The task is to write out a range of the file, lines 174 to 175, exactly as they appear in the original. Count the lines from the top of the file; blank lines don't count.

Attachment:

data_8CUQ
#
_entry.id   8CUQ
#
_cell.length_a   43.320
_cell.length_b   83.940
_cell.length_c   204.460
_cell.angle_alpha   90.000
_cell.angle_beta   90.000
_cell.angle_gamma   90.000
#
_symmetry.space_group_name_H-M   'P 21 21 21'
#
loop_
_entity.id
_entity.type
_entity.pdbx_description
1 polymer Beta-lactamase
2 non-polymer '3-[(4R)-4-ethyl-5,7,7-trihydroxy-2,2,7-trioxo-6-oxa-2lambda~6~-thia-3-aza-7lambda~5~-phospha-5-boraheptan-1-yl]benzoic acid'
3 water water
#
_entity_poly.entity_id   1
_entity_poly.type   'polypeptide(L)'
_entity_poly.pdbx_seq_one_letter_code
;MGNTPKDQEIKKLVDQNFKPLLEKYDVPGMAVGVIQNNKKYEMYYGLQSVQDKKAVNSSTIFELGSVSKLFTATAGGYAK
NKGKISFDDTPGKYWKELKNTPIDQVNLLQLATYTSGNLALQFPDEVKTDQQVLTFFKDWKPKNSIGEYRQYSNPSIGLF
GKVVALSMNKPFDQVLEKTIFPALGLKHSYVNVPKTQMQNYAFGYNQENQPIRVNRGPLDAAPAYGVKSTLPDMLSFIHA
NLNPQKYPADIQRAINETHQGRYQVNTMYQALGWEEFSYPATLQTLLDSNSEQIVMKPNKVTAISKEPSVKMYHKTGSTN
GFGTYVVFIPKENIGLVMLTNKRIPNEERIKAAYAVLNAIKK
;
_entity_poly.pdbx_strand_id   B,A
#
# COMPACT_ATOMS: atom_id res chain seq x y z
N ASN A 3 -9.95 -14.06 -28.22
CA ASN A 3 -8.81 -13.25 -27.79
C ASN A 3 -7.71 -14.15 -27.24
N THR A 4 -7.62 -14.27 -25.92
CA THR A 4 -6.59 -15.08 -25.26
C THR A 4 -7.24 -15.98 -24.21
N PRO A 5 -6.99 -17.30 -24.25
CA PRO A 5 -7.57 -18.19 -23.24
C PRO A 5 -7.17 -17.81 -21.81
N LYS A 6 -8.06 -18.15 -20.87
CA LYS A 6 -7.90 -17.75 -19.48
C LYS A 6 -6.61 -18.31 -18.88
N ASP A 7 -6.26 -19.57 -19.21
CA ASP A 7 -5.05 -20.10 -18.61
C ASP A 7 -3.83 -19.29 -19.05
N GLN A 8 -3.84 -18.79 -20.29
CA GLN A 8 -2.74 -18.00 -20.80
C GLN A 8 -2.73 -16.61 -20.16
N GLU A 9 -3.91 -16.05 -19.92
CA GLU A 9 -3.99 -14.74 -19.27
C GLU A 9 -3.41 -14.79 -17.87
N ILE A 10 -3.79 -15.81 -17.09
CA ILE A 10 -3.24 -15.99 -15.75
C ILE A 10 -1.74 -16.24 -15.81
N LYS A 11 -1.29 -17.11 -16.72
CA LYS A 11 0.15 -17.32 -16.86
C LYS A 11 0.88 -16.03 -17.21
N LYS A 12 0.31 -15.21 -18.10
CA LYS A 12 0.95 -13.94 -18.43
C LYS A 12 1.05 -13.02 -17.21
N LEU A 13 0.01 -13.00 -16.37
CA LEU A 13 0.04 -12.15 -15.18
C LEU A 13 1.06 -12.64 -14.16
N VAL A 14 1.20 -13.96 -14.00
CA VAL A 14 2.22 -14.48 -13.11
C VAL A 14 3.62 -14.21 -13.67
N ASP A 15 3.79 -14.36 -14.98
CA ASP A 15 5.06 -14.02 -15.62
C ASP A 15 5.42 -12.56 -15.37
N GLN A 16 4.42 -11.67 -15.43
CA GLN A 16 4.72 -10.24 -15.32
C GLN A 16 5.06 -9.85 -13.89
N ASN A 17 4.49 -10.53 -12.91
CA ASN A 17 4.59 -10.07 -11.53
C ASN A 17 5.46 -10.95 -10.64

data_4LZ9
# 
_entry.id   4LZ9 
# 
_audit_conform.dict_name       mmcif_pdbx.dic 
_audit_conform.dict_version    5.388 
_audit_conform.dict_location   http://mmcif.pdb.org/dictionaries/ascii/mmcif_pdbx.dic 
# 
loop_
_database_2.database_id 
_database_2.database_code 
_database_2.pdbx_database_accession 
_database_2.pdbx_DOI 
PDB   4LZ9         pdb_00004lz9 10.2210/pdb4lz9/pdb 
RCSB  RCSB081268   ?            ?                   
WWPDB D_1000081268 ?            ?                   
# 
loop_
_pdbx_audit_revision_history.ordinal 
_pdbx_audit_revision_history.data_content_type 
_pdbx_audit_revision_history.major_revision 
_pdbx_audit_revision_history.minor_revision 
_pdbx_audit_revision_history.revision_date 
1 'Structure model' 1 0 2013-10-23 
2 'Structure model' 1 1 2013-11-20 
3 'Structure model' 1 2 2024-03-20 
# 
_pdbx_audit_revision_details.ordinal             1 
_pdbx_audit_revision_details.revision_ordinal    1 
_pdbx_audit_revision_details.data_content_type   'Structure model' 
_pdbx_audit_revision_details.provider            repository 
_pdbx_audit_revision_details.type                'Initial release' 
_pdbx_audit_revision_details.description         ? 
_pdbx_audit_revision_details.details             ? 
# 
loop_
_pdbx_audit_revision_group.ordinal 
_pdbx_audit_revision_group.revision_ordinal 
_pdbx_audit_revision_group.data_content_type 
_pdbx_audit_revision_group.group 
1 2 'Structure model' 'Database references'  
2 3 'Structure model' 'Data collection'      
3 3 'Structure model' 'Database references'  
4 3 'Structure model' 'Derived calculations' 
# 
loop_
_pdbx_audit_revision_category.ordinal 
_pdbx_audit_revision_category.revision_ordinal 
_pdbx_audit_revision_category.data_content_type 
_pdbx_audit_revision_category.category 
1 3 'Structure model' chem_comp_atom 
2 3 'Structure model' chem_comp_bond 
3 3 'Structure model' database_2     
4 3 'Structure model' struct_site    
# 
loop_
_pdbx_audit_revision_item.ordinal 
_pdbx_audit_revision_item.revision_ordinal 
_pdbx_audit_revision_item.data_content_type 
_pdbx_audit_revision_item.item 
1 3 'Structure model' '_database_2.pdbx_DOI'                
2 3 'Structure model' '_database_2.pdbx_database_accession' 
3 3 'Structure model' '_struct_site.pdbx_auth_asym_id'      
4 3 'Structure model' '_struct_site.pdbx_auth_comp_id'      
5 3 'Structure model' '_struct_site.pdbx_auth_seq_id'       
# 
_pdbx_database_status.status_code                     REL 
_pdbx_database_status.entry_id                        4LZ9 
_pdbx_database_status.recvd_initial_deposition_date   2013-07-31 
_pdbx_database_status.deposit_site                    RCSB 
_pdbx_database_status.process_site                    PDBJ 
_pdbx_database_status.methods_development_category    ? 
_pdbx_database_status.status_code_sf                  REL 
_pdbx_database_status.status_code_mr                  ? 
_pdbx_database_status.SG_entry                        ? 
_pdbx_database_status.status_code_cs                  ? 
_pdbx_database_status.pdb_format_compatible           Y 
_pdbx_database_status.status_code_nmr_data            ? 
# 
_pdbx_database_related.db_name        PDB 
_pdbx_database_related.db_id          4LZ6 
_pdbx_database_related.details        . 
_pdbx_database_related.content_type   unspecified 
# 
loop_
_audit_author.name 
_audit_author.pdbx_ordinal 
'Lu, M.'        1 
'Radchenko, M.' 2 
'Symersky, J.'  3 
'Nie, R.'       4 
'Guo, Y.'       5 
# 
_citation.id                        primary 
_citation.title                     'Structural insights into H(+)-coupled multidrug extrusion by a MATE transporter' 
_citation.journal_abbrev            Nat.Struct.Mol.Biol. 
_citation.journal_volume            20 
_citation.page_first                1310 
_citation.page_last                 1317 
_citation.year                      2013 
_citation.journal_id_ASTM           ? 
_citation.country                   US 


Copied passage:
_citation.journal_abbrev            Nat.Struct.Mol.Biol. 
_citation.journal_volume            20 